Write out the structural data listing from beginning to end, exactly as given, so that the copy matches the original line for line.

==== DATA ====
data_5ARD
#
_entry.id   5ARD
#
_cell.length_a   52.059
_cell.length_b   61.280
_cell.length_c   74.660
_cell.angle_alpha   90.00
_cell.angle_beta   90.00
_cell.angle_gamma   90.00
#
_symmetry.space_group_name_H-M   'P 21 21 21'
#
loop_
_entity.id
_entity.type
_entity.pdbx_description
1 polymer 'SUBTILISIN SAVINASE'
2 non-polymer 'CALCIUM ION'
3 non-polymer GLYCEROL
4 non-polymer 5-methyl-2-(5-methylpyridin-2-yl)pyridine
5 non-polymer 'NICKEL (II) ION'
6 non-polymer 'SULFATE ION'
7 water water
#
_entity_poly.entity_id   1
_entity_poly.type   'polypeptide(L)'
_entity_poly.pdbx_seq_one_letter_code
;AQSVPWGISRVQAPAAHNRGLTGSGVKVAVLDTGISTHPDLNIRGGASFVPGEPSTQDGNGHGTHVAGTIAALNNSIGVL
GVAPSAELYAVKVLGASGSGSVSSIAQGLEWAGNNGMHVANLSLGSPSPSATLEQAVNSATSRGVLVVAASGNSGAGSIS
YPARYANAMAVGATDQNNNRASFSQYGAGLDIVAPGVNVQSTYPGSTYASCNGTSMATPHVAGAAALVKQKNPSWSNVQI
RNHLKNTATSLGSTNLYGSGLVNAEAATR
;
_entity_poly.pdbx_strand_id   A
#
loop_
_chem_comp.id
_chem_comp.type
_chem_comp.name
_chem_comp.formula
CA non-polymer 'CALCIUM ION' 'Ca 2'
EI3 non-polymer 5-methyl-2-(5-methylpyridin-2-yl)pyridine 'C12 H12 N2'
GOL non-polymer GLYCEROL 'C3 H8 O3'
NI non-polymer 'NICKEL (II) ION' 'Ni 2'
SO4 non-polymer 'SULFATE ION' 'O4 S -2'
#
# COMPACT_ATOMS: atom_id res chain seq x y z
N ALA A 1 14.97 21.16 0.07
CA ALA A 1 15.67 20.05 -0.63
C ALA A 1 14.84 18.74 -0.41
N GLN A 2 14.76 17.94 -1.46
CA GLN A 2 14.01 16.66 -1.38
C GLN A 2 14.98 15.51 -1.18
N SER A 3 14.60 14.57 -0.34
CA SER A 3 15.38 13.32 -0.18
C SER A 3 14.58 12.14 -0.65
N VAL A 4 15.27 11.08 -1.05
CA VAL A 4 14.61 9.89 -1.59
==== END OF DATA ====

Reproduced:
data_5ARD
#
_entry.id   5ARD
#
_cell.length_a   52.059
_cell.length_b   61.280
_cell.length_c   74.660
_cell.angle_alpha   90.00
_cell.angle_beta   90.00
_cell.angle_gamma   90.00
#
_symmetry.space_group_name_H-M   'P 21 21 21'
#
loop_
_entity.id
_entity.type
_entity.pdbx_description
1 polymer 'SUBTILISIN SAVINASE'
2 non-polymer 'CALCIUM ION'
3 non-polymer GLYCEROL
4 non-polymer 5-methyl-2-(5-methylpyridin-2-yl)pyridine
5 non-polymer 'NICKEL (II) ION'
6 non-polymer 'SULFATE ION'
7 water water
#
_entity_poly.entity_id   1
_entity_poly.type   'polypeptide(L)'
_entity_poly.pdbx_seq_one_letter_code
;AQSVPWGISRVQAPAAHNRGLTGSGVKVAVLDTGISTHPDLNIRGGASFVPGEPSTQDGNGHGTHVAGTIAALNNSIGVL
GVAPSAELYAVKVLGASGSGSVSSIAQGLEWAGNNGMHVANLSLGSPSPSATLEQAVNSATSRGVLVVAASGNSGAGSIS
YPARYANAMAVGATDQNNNRASFSQYGAGLDIVAPGVNVQSTYPGSTYASCNGTSMATPHVAGAAALVKQKNPSWSNVQI
RNHLKNTATSLGSTNLYGSGLVNAEAATR
;
_entity_poly.pdbx_strand_id   A
#
loop_
_chem_comp.id
_chem_comp.type
_chem_comp.name
_chem_comp.formula
CA non-polymer 'CALCIUM ION' 'Ca 2'
EI3 non-polymer 5-methyl-2-(5-methylpyridin-2-yl)pyridine 'C12 H12 N2'
GOL non-polymer GLYCEROL 'C3 H8 O3'
NI non-polymer 'NICKEL (II) ION' 'Ni 2'
SO4 non-polymer 'SULFATE ION' 'O4 S -2'
#
# COMPACT_ATOMS: atom_id res chain seq x y z
N ALA A 1 14.97 21.16 0.07
CA ALA A 1 15.67 20.05 -0.63
C ALA A 1 14.84 18.74 -0.41
N GLN A 2 14.76 17.94 -1.46
CA GLN A 2 14.01 16.66 -1.38
C GLN A 2 14.98 15.51 -1.18
N SER A 3 14.60 14.57 -0.34
CA SER A 3 15.38 13.32 -0.18
C SER A 3 14.58 12.14 -0.65
N VAL A 4 15.27 11.08 -1.05
CA VAL A 4 14.61 9.89 -1.59